Black Americans and the Mental Health Care System during COVID-19
One in four adults endures the burden of mental health disorders and that burden has become heavier lately, due to a trio of crises disproportionately affecting the Black community: the coronavirus pandemic, the worst economic downturn since the Great Depression, and the George Floyd killing in Minneapolis, which sparked weeks of protests for racial justice.
This perfect storm of controversial set-backs have American’s engaging and reflecting more than ever. Four recent polls suggest that about 15 million to 26 million people in the United States have participated in demonstrations over the death of George Floyd and others in recent weeks. These figures would make the recent protests the largest movement in the country’s history, according to interviews with scholars and crowd-counting experts.(https://www.nytimes.com/interactive/2020/07/03/us/george-floyd-protests-crowd-size.html).
In light of the pandemic and on-going fight for justice in the Black Community, The Dr. Brandt® Foundation* will use September’s #SayILoveYou campaign to highlight the urgent need to support the Black Community with culturally responsive care and is partnering with mental health provider, TalkSpace, to fund over 100,000 hours of online and on-demand professional mental health services. TalkSpace therapist, Jor-El Caraballo, shares his insights regarding mental health in the Black community during these unprecedented times.
The Complicated Relationship Between Black Americans and the Mental Health Care System
Thankfully, the conversation around mental health continues to change everyday. We’ve seen more public figures speak out about their own experiences with mental health and therapy — actress Jennifer Lewis, Jay Z, the list grows daily. Yet, Black Americans still have a complicated relationship with mental health and therapy.
Much of the relationship between Black Americans and therapy (and mental health more broadly) is rooted in a history of oppression and fear. The trauma and legacy of mistreatment of Black bodies has created a relationship of distrust between Black patients and health providers. Incidents such as the Tuskegee Experiment and the story of Henrietta Lacks are just a few examples. The story of Henrietta Lacks is relatively modern and reflects how, in an effort to advance the scientific understanding of cancer, medicine misrepresented itself, and withheld information from the Lacks’ family about the use of Henrietta’s (and their) contributions.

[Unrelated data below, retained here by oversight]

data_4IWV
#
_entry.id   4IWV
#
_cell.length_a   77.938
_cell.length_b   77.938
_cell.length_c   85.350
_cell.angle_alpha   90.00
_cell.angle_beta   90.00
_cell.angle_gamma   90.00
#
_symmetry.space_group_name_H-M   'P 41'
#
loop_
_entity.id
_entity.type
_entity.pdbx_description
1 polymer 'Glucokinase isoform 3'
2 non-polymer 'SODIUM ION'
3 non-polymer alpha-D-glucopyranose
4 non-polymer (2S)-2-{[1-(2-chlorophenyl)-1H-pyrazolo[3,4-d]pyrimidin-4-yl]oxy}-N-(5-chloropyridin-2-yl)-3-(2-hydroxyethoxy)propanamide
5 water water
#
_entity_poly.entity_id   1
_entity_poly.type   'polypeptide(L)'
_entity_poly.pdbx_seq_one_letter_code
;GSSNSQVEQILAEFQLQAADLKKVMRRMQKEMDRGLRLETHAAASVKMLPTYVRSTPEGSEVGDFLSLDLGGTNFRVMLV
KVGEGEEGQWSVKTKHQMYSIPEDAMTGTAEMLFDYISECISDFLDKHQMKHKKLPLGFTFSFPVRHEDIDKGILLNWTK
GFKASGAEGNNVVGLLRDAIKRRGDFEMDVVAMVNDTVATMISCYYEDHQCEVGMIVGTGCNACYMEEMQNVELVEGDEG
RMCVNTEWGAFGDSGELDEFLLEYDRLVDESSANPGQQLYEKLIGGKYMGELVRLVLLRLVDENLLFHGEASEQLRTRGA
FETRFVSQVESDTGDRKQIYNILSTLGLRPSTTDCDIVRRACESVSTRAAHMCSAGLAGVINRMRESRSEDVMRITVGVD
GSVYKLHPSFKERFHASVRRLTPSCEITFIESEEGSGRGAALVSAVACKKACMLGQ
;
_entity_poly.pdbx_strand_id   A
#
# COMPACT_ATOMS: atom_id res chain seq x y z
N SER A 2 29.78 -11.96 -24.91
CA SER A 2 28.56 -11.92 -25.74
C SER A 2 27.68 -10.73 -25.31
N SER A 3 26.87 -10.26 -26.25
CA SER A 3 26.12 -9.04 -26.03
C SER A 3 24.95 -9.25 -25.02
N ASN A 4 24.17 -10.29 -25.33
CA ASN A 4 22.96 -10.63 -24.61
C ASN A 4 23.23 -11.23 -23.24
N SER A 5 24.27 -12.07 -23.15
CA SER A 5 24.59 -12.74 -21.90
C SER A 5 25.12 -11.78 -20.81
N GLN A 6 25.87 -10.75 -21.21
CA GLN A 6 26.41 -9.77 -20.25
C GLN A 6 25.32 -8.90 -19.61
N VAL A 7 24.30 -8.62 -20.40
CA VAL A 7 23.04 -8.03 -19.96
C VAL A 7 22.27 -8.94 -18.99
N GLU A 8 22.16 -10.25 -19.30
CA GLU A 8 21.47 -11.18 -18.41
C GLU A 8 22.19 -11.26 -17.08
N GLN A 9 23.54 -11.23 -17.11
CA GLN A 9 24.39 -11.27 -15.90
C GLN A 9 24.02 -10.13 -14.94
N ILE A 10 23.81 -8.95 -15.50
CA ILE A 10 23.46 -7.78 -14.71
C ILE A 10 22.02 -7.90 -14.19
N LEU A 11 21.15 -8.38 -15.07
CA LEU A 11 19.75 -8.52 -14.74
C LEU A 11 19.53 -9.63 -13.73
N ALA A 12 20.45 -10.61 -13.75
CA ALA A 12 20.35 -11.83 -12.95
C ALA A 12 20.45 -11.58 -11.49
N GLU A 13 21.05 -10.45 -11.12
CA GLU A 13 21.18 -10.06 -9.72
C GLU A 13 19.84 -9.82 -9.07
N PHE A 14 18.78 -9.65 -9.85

This deep level of distrust of the medical community continues today, as more and more research reveals just how deep racism has permeated its history. In medicine, this often means that providers don’t take the pain of Black patients seriously. Black pain is seen as less severe and is thus undertreated and often treated with more suspicion. Mental health providers have historically seen African Americans as more paranoid than their white counterparts, creating a stereotype that Black Americans are more likely to suffer from schizophrenia, when there is conflicting data on the topic.
The Ongoing Battle of Stigma
On the whole, the stigma surrounding mental health is decreasing. While “mental health,” in some communities, is still thought of as a “white” issue, there is an ongoing shift The stigma is continuously chipped away at by brave people sharing their mental health stories, celebrities using their platforms to evangelize the benefits of mental health, and the rise of mental health providers in online spaces.